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dc.contributor.advisorBoothe, Dawn
dc.contributor.authorShaheen, Bashar
dc.date.accessioned2009-05-01T14:42:07Z
dc.date.available2009-05-01T14:42:07Z
dc.date.issued2009-05-01T14:42:07Z
dc.identifier.urihttp://hdl.handle.net/10415/1696
dc.description.abstractA series of experiments was performed to elucidate the emergence of fluoroquinolone (FQ)/multi-drug resistance (MDR) and the contribution of selected mechanisms of resistance to MDR (i.e. mutations in gyrA, efflux pump, and the integrons) in canine and feline pathogenic Escherichia coli. E. coli isolates (n= 377) were collected from dogs or cats with spontaneous infection between May and September 2005 for phenotypic (i.e. E-test®) and genotypic (i.e PFGE) characterization. Of isolates expressing resistance to any drug, two isolates expressed single drug resistance (SDR) only to enrofloxacin. The remaining 109 isolates expressing resistance to enrofloxacin also expressed MDR, with resistance to all 7 drugs (Z phenotype) representing the largest proportion (18.3%; 20/109). The drugs most commonly involved in MDR phenotypes (n=109) were amoxicillin (96.3 %; 105/109), amoxicillin-clavulanic acid (85%; 93/109) and enrofloxcin (61.5%; 67/109). Genotypically, isolates were extensively diverse, regardless of resistance phenotype, and phenotypes and genotypes were not related. For the first time, a FRET PCR was developed to identify enrofloxacin-resistance in clinical E. coli isolates that carry mutations in codon 83 and 87 of gyrA. The assay identified as few as four genome copies per reaction from culture and 19 genome copies in urine with a very short time (1-2 hrs). For the 70 isolates tested, the sensitivity of the test was 87.5% (95% CI = 75% to 95.3%) (n=42/48) whereas specificity was 100% (95% CI = 87.3% to 100%) (n=22/22). MICs for E. coli isolates (n= 536) were determined for enrofloxacin and five other drug classes using broth micro-dilution. FQ resistance was significantly associated with the MDR phenotype compared to non FQ-R isolates. The results suggest that the double mutation in gyrA confers high level of resistance to the majority of FQ-R isolates. Furthermore, the impact of an efflux pump was studied. Blocking the action of the AcrAB efflux pump (i) decrease the intrinsic level of the MICs to FQ in susceptible isolates, (ii) decrease the MICs below the susceptible break point for FQ-R isolates even with single mutation in gyrA, (iii) decrease the magnitude of resistance in highly resistance isolates in the presence of double mutations in gyrA (IV) decrease the MICs below the susceptible break point for some of the highly FQ-R isolates without gyrA mutations, and (V) decrease the resistance to structurally unrelated drugs, thus reducing the incidence of MDR. Integrons of Class I and 2 were identified in 27% of the isolates; thus only 2.4% of the isolates carried Class 2 integrons. All integron positive isolates were MDR, compared to 56.6% of integron negative isolates. Resistance resolved in the 3 MDR integron positive isolates subjected to plasmid curing (using 10 % SDS). This is the first report of class 2 integrons in E. coli from companion animals in US.en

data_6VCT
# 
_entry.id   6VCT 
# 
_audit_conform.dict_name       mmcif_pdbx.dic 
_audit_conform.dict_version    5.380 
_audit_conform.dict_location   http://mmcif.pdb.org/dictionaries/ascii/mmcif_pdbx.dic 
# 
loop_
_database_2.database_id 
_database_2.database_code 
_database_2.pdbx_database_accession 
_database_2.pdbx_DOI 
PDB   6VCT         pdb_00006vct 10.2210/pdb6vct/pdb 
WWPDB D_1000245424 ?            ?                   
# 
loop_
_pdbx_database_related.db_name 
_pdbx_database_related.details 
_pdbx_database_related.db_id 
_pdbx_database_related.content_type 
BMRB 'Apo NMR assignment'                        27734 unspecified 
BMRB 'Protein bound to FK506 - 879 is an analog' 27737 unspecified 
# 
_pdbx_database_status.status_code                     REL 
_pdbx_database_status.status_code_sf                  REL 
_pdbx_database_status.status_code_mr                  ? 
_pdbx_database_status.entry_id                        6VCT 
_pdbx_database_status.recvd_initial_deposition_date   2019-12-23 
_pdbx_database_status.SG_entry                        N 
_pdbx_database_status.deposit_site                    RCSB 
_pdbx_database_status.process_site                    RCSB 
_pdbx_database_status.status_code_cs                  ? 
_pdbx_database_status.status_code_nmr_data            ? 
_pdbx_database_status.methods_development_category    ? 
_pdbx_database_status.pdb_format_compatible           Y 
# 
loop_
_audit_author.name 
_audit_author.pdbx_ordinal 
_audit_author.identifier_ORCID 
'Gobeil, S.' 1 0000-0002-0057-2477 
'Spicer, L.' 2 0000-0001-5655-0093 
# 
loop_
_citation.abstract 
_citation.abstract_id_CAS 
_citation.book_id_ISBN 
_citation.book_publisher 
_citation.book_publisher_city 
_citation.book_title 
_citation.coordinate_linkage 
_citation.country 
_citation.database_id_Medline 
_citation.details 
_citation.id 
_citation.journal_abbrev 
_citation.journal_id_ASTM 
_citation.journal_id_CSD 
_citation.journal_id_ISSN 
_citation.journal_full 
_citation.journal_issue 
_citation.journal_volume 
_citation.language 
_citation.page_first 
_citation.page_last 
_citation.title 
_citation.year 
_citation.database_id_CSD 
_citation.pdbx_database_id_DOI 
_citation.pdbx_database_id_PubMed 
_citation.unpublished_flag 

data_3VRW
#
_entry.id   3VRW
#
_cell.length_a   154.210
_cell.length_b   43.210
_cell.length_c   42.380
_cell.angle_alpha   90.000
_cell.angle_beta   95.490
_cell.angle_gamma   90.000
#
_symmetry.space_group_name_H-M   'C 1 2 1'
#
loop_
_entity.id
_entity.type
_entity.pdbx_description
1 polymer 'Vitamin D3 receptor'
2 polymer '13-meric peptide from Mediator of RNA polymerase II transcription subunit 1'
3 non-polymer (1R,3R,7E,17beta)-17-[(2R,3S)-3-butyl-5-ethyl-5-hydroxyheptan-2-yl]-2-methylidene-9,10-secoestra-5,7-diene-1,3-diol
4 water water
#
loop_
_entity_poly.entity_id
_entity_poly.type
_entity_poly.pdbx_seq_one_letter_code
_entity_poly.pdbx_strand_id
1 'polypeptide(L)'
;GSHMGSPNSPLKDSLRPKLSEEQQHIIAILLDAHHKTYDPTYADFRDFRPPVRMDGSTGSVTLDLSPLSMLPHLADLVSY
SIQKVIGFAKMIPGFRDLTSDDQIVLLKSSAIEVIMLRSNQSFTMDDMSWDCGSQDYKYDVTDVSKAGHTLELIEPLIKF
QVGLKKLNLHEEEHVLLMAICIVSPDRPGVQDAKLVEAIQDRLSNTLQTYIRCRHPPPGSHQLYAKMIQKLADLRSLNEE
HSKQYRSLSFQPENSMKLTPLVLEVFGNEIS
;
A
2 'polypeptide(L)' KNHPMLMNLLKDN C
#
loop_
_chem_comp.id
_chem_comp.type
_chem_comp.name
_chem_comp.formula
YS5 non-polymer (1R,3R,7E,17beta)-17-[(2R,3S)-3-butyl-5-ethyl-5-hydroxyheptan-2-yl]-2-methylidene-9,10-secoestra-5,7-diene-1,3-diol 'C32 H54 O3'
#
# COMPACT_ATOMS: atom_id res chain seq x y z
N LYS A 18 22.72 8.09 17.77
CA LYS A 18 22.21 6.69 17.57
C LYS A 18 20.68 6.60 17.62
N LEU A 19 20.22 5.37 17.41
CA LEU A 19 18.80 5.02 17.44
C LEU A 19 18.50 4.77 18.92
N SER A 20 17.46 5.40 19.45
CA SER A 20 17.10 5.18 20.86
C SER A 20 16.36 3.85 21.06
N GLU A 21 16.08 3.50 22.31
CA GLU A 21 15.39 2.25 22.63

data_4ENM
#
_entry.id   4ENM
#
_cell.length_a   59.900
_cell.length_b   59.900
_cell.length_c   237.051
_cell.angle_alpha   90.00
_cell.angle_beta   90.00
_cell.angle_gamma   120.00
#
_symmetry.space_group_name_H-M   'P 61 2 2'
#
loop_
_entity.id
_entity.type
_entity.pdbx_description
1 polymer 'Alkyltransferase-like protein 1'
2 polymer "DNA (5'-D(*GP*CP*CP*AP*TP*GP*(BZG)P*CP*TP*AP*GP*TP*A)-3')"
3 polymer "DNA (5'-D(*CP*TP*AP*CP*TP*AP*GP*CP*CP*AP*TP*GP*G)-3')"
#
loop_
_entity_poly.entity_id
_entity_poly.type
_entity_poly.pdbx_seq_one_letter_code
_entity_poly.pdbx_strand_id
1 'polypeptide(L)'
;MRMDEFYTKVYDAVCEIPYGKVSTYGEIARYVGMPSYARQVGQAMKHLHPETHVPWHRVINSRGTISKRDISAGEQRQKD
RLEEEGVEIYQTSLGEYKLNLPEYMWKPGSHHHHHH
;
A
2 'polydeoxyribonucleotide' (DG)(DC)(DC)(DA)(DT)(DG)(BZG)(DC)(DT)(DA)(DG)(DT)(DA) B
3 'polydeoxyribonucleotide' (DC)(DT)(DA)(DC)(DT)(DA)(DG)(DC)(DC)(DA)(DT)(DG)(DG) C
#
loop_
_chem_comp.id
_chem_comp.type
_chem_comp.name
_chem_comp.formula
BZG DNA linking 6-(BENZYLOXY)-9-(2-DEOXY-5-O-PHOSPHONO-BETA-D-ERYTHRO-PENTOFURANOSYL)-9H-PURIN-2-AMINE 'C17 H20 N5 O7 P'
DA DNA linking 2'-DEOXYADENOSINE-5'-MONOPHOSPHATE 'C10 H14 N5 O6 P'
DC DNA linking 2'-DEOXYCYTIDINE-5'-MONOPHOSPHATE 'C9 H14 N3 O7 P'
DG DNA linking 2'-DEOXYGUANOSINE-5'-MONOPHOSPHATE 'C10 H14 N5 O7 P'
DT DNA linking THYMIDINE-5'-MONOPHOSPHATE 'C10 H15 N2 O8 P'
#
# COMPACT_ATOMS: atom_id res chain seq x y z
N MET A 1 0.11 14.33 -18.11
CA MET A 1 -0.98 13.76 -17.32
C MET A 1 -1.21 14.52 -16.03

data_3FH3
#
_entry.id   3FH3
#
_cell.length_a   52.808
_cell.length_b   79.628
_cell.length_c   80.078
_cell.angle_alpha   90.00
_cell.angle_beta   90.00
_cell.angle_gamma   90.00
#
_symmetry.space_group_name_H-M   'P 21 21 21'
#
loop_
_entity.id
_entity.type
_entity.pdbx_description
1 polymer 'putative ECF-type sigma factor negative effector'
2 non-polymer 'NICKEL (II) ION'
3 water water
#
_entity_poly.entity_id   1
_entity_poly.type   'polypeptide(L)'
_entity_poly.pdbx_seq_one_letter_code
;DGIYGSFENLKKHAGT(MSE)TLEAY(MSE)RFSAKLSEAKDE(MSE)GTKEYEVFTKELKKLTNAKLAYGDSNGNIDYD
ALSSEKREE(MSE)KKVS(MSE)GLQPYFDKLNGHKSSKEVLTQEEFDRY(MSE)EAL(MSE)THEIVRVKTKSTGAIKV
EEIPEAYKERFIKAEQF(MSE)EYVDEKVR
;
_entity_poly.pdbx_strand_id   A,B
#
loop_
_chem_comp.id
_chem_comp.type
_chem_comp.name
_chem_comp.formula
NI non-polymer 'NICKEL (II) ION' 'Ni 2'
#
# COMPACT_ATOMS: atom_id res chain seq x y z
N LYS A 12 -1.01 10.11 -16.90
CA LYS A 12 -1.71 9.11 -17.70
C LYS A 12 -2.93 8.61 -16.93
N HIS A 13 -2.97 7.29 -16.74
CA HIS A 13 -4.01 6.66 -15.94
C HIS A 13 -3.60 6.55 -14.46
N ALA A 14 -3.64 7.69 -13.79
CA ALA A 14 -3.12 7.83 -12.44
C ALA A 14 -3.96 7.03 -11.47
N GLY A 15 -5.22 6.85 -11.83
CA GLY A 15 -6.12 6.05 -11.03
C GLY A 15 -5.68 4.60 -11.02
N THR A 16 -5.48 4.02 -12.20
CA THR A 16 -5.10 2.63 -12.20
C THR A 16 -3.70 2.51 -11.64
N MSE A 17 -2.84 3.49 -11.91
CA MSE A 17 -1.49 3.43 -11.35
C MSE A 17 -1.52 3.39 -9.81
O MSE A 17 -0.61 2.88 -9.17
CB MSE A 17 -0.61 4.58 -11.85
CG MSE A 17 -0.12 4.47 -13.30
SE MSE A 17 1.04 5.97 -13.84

dc.rightsEMBARGO_GLOBALen
dc.subjectVeterinary Anatomy, Physiology, and Pharmacologyen
dc.titleThe Role of gyrA, Efflux Pump and Integrons in Mediating the Emergence of Multi-Drug Resistance among Canine and Feline Pathogenic Clinical Escherichia colien
dc.typedissertationen
dc.embargo.lengthMONTHS_WITHHELD:60en_US
dc.embargo.statusEMBARGOEDen_US
dc.embargo.enddate2014-05-01en_US


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